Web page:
The Bayeux Tapestry, as you probably know, is not a tapestry. It’s an embroidery that tells the story of the Battle of Hastings and of the events leading up to it. The Tapestry is 224 feet long and roughly 18 inches high. It consists of 9 strips of bleached linen that are sewn together and embroidered with colored wools. It is damaged in places, and a final panel is missing, yet the fact that this textile from the late 11th century exists at all is something of a miracle.
The first 400 years of the Tapestry’s provenance are a bit of a mystery. Most scholars now believe that it was embroidered in England and that sometime before 1087 it was carried to Bayeux, Normandy among the possessions of its patron Bishop Odo (William the Conqueror’s half-brother). It’s very likely that it was hung in the Bayeux cathedral nave on special occasions, and kept in storage when not in use. If so, it survived Bayeux’s destruction when Henry I torched it in 1106, escaped a devastating cathedral fire in 1159, and survived Bayeux’s destruction by Edward III in 1335. Already it seems to have had a charmed existence, although how it lost that final panel is anybody’s guess.
The tapestry is mentioned for the first time in a 1476 inventory of the cathedral’s treasures which describes “a very long and very narrow strip of linen embroidered with figures and inscriptions representing the Conquest of England”. It was kept with other textiles in the cathedral vestry which, in 1562, was ransacked when French Calvinists attacked the cathedral. They murdered priests, smashed windows, and stole or destroyed centuries-old treasures including precious textiles and items of gold and silver. Somehow, they overlooked the tapestry. Was it ignored because there were no gold or silver threads in it? Or had it been moved to some safe, hidden place? Another mystery. Another close escape.
During the French Revolution, when all church property was nationalized, a Monuments Commission was formed, and ecclesiastical treasures that were not taken to national or local depots were lost or destroyed. The Tapestry once again was spared, coming under the jurisdiction of Bayeux’s Municipal Council. However, in 1792, the Council in its wisdom approved a request by a local military battalion to use the Tapestry to cover their equipment wagons as they made a 350 mile trek south to Meux. Luckily a local administrator convinced the soldiers to use sacking to protect their cargo instead of one of France’s greatest treasures, and he spirited the Tapestry to his office for safekeeping.
Two years later, when a plan in Bayeux surfaced to cut up the Tapestry and decorate a carnival float with it, the new Commission for the Arts said no.
By this time the Tapestry was recognized as a valuable historical artifact, and throughout the 19th century efforts were made to study it, draw it, repair it, conserve it and properly display it. But dangerous times lay ahead. When France was invaded by German troops during the Franco-Prussian War the Tapestry was packed into a protective zinc cylinder and safely hidden away. By 1939 it had its own bomb shelter, but that did not protect it from Himmler’s Ahnenerbe (Ancestral Heritage) team when the Germans occupied France. The Tapestry was displayed privately one evening for elite Wehrmacht and SS officers before it was turned over to a research team that spent a month examining and photographing it. Eventually it was transported 120 miles south to the basement of the Chateau de Sourches near LeMans where it remained for most of the war.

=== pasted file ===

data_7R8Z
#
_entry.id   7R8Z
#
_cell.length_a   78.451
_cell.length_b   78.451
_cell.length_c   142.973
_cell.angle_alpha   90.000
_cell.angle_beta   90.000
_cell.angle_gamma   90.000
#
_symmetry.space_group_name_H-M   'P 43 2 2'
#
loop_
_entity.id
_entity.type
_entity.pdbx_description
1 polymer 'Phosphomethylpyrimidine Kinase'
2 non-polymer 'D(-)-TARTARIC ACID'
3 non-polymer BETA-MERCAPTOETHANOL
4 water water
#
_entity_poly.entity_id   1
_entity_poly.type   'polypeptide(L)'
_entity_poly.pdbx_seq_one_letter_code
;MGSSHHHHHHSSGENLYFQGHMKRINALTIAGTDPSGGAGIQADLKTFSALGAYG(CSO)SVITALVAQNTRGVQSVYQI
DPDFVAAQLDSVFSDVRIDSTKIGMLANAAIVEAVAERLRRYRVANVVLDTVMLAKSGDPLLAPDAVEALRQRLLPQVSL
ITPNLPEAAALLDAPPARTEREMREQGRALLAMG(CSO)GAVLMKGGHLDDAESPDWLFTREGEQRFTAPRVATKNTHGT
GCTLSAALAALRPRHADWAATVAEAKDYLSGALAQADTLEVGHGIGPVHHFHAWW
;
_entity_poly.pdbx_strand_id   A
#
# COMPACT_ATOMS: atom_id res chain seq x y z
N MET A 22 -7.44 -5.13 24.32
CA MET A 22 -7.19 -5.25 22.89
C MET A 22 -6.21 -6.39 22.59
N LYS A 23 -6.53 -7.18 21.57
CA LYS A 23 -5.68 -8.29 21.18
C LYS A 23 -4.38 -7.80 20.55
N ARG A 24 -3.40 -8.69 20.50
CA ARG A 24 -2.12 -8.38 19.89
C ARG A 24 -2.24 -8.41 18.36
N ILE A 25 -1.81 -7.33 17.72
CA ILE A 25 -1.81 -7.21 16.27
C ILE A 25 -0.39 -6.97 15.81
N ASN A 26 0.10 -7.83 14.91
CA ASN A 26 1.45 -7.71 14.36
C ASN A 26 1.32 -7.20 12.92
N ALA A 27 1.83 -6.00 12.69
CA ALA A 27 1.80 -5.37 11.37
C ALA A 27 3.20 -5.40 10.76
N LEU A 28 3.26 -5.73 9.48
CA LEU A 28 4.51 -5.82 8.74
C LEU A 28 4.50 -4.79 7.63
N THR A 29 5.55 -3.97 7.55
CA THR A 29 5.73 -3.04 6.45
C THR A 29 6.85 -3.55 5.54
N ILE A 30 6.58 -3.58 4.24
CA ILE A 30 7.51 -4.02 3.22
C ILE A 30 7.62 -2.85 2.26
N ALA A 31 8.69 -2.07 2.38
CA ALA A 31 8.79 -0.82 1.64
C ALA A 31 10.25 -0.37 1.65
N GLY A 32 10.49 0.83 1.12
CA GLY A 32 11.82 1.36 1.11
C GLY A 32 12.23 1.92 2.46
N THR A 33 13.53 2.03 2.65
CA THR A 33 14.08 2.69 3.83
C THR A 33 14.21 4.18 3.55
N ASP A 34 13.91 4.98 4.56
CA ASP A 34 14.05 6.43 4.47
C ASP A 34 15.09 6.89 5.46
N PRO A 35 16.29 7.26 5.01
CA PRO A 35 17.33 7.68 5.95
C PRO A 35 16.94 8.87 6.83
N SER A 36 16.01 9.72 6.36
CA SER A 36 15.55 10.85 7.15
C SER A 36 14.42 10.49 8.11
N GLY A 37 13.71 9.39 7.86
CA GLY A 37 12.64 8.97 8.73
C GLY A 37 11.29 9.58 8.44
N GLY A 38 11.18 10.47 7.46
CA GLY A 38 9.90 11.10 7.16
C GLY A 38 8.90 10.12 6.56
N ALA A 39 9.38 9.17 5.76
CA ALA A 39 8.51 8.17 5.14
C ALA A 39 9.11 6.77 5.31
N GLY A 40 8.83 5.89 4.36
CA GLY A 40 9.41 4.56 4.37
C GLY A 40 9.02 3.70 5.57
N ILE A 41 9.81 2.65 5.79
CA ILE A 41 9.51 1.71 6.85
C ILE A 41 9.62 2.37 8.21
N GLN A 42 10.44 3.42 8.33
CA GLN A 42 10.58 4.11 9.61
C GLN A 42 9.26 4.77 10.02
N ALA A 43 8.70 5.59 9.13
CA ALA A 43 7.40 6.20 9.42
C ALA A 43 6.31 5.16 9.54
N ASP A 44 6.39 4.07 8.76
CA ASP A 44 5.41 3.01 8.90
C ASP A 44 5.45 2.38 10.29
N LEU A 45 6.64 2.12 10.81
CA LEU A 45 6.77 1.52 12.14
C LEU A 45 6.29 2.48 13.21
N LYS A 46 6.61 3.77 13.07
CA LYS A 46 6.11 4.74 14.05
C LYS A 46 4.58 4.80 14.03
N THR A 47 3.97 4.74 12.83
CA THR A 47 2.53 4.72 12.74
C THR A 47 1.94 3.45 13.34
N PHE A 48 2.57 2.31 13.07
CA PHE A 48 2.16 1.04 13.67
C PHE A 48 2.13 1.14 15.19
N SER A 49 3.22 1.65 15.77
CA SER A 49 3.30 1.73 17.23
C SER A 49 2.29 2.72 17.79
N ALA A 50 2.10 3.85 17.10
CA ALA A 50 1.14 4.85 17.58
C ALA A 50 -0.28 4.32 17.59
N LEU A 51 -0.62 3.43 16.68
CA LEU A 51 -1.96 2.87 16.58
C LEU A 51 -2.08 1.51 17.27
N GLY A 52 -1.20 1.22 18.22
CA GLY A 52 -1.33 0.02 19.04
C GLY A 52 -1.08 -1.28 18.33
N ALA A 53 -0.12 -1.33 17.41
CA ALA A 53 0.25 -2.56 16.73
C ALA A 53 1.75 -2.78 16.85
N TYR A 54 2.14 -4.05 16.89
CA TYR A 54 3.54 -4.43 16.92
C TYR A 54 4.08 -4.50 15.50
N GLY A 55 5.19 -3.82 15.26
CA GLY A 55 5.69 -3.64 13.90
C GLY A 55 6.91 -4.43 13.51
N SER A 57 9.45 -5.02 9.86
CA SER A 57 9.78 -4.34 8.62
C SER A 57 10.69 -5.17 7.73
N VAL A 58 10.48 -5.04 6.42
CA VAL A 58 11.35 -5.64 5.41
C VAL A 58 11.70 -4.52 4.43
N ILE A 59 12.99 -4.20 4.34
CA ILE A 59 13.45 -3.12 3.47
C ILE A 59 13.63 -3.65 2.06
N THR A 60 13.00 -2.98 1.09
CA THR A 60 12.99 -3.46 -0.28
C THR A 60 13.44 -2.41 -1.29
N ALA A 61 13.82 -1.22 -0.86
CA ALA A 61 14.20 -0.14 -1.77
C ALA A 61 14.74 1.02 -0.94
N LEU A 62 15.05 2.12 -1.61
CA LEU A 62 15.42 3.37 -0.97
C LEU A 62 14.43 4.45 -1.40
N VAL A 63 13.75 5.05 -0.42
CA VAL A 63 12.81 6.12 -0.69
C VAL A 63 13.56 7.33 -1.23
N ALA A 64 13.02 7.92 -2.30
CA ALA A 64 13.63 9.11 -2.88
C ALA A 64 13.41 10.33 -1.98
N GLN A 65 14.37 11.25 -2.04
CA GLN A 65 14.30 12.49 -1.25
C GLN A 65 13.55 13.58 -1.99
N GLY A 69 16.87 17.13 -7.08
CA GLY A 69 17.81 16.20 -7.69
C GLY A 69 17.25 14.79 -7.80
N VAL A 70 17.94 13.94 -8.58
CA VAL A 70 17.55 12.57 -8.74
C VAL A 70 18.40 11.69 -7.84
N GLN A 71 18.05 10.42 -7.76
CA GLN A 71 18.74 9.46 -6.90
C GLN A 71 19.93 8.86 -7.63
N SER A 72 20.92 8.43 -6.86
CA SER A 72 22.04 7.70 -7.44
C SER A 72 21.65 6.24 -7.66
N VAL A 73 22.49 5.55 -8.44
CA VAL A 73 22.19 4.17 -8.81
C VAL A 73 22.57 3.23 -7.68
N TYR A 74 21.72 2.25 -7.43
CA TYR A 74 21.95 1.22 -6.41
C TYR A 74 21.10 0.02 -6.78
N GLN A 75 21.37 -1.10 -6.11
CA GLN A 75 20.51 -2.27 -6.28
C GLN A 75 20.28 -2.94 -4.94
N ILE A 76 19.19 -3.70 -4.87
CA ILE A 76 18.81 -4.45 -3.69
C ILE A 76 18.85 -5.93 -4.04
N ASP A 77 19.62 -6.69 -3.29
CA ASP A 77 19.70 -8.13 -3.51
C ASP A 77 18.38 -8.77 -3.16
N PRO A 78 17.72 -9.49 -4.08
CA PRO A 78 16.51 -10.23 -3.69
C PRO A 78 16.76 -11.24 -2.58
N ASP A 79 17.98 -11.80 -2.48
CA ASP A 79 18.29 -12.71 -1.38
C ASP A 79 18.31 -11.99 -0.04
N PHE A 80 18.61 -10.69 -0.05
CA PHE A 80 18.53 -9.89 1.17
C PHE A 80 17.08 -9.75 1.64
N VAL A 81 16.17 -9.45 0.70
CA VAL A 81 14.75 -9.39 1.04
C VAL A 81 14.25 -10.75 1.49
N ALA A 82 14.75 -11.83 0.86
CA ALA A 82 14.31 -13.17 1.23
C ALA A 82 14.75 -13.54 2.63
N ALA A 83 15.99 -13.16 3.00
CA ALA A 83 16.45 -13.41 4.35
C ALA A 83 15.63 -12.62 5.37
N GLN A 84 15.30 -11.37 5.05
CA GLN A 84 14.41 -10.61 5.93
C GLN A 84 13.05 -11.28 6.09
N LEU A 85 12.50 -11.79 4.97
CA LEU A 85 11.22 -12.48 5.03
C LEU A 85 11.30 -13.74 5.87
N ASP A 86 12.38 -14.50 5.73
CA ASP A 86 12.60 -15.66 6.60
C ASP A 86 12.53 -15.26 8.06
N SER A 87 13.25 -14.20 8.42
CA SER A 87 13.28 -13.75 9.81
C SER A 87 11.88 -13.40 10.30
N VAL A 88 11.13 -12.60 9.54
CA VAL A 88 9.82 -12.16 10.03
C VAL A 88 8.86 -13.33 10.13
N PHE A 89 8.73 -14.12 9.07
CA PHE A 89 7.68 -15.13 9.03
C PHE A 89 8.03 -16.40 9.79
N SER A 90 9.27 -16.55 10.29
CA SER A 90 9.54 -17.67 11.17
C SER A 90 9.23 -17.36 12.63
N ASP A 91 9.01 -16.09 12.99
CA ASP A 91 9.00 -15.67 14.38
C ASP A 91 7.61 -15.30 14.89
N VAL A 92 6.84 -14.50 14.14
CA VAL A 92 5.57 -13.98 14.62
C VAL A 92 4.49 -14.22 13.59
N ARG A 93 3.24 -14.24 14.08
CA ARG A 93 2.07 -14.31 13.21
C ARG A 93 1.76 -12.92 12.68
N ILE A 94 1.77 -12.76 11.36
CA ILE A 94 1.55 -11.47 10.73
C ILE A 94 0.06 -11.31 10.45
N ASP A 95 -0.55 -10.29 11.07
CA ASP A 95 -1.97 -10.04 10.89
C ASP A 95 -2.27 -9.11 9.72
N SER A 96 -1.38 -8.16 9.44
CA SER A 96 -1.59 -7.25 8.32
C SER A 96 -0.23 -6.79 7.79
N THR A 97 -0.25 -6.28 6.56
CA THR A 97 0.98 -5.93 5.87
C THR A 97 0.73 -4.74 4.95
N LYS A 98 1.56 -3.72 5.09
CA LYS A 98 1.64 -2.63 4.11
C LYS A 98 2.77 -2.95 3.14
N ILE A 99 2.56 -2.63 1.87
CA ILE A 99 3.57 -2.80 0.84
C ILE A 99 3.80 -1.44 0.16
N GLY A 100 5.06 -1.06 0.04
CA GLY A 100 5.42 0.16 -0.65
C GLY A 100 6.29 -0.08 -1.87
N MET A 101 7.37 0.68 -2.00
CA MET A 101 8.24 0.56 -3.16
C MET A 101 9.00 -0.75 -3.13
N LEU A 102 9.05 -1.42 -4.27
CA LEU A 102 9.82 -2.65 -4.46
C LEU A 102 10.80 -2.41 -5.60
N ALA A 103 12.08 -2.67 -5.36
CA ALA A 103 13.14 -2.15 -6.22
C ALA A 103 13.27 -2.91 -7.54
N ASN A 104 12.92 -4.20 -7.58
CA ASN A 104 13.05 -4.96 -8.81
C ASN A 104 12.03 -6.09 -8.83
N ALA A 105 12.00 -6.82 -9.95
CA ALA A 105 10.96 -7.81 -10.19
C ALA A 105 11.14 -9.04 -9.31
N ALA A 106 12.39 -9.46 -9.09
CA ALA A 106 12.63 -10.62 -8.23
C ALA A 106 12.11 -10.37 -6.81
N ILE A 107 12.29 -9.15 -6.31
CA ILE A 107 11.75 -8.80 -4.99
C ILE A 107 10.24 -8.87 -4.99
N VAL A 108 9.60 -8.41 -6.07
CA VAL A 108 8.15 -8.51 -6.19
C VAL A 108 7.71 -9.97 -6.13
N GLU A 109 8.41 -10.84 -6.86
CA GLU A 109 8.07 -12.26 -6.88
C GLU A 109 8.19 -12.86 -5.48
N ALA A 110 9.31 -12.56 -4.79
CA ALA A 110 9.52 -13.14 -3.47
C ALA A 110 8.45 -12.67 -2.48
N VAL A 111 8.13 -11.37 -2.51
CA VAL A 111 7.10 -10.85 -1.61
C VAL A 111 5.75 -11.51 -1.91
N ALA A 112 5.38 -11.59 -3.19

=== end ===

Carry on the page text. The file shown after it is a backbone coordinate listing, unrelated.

And now we enter the realm of films like Monuments Men and The Imitation Game. Really!
In the spring of 1944, with northern France under heavy Allied bombardment, Himmler began making plans to bring the Tapestry to Germany. The first step would be to move it to Paris, but even before he could order the transfer, the Allied invasion of Normandy had begun.
On June 8 Bayeux was liberated, and within a week Captain LaFarge of the Allies’ Monuments, Fine Arts and Archives division had set up his headquarters there. But the war wasn’t over yet. In early July, per Himmler’s orders, Gestapo officers removed the Tapestry from Sourches and escorted it to the Louvre.
By mid-August, 1944, the Allies were approaching Paris. On August 18 the team at Bletchley Park in England intercepted a radio message from Himmler to the head of the Gestapo in France ordering him to remove the Tapestry to ‘a place of safety’ – presumably closer to the German heartland. On August 22 a team of SS men tried to do just that, but the Louvre was already occupied by Allied troops and the SS men couldn’t get to it. On August 25, Paris was liberated.
The mayor of Bayeux immediately sent a request to Captain LaFarge asking that the Tapestry be returned to Bayeux from Sourches. He didn’t know that it had already been moved to Paris, and one has to wonder if there wasn’t a panic until Captain LaFarge learned that the Tapestry was in the Louvre. Despite the wishes of the mayor of Bayeux, it remained in the Louvre for a time, on exhibit for five weeks. The Tapestry was finally returned to Bayeux in March, 1945. It’s there now. You can see it, behind glass, in its own special gallery, safe and well protected.
Textiles do not age well. Rarely do they withstand the ravages of time, light, air, mold, and insects. That this work of art has survived for a thousand years, giving us a glimpse into such a significant historical event as well as into the minds of those who lived through it, is nothing short of astonishing.
Source: Lewis, Michael J. The Real World of the Bayeux Tapestry. The History Press, Stroud, Gloucestershire, UK, 2008.
Photo Credits: Wikimedia Commons